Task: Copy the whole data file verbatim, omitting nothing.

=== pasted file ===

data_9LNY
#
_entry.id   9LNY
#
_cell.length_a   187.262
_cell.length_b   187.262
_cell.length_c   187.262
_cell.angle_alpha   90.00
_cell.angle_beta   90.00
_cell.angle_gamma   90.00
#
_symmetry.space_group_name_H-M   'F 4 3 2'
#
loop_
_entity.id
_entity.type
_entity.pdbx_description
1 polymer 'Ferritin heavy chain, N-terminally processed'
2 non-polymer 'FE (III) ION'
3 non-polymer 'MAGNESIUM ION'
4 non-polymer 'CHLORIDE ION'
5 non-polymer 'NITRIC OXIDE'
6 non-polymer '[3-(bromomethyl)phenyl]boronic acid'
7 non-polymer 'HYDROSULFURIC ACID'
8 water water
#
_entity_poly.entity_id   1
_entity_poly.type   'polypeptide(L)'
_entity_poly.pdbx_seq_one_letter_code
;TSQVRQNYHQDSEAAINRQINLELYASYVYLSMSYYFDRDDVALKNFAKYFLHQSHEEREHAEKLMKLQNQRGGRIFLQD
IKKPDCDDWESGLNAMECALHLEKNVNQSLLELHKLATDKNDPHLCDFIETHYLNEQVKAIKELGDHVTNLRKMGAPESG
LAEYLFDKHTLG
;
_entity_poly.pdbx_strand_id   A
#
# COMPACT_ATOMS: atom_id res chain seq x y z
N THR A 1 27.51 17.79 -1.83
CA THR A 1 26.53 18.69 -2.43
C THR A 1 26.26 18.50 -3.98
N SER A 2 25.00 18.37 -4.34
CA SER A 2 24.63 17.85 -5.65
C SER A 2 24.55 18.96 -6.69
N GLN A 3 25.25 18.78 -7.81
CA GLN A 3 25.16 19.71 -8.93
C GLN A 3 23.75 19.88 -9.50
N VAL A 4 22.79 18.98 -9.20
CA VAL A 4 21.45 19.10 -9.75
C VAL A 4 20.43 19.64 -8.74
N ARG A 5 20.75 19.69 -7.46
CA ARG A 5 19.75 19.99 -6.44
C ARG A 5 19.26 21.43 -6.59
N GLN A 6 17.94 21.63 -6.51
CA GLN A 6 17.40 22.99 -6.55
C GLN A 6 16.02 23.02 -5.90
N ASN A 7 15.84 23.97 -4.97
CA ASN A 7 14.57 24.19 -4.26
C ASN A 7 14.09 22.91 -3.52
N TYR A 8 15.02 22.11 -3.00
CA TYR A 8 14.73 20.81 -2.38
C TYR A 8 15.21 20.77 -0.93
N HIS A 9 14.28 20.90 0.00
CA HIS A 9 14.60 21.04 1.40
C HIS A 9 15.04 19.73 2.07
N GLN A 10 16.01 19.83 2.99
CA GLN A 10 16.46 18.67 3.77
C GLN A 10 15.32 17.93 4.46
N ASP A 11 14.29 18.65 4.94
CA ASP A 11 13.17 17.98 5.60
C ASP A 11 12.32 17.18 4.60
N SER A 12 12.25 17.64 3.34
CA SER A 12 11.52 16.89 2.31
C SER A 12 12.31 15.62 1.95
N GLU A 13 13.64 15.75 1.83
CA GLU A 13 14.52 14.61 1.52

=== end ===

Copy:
data_9LNY
#
_entry.id   9LNY
#
_cell.length_a   187.262
_cell.length_b   187.262
_cell.length_c   187.262
_cell.angle_alpha   90.00
_cell.angle_beta   90.00
_cell.angle_gamma   90.00
#
_symmetry.space_group_name_H-M   'F 4 3 2'
#
loop_
_entity.id
_entity.type
_entity.pdbx_description
1 polymer 'Ferritin heavy chain, N-terminally processed'
2 non-polymer 'FE (III) ION'
3 non-polymer 'MAGNESIUM ION'
4 non-polymer 'CHLORIDE ION'
5 non-polymer 'NITRIC OXIDE'
6 non-polymer '[3-(bromomethyl)phenyl]boronic acid'
7 non-polymer 'HYDROSULFURIC ACID'
8 water water
#
_entity_poly.entity_id   1
_entity_poly.type   'polypeptide(L)'
_entity_poly.pdbx_seq_one_letter_code
;TSQVRQNYHQDSEAAINRQINLELYASYVYLSMSYYFDRDDVALKNFAKYFLHQSHEEREHAEKLMKLQNQRGGRIFLQD
IKKPDCDDWESGLNAMECALHLEKNVNQSLLELHKLATDKNDPHLCDFIETHYLNEQVKAIKELGDHVTNLRKMGAPESG
LAEYLFDKHTLG
;
_entity_poly.pdbx_strand_id   A
#
# COMPACT_ATOMS: atom_id res chain seq x y z
N THR A 1 27.51 17.79 -1.83
CA THR A 1 26.53 18.69 -2.43
C THR A 1 26.26 18.50 -3.98
N SER A 2 25.00 18.37 -4.34
CA SER A 2 24.63 17.85 -5.65
C SER A 2 24.55 18.96 -6.69
N GLN A 3 25.25 18.78 -7.81
CA GLN A 3 25.16 19.71 -8.93
C GLN A 3 23.75 19.88 -9.50
N VAL A 4 22.79 18.98 -9.20
CA VAL A 4 21.45 19.10 -9.75
C VAL A 4 20.43 19.64 -8.74
N ARG A 5 20.75 19.69 -7.46
CA ARG A 5 19.75 19.99 -6.44
C ARG A 5 19.26 21.43 -6.59
N GLN A 6 17.94 21.63 -6.51
CA GLN A 6 17.40 22.99 -6.55
C GLN A 6 16.02 23.02 -5.90
N ASN A 7 15.84 23.97 -4.97
CA ASN A 7 14.57 24.19 -4.26
C ASN A 7 14.09 22.91 -3.52
N TYR A 8 15.02 22.11 -3.00
CA TYR A 8 14.73 20.81 -2.38
C TYR A 8 15.21 20.77 -0.93
N HIS A 9 14.28 20.90 0.00
CA HIS A 9 14.60 21.04 1.40
C HIS A 9 15.04 19.73 2.07
N GLN A 10 16.01 19.83 2.99
CA GLN A 10 16.46 18.67 3.77
C GLN A 10 15.32 17.93 4.46
N ASP A 11 14.29 18.65 4.94
CA ASP A 11 13.17 17.98 5.60
C ASP A 11 12.32 17.18 4.60
N SER A 12 12.25 17.64 3.34
CA SER A 12 11.52 16.89 2.31
C SER A 12 12.31 15.62 1.95
N GLU A 13 13.64 15.75 1.83
CA GLU A 13 14.52 14.61 1.52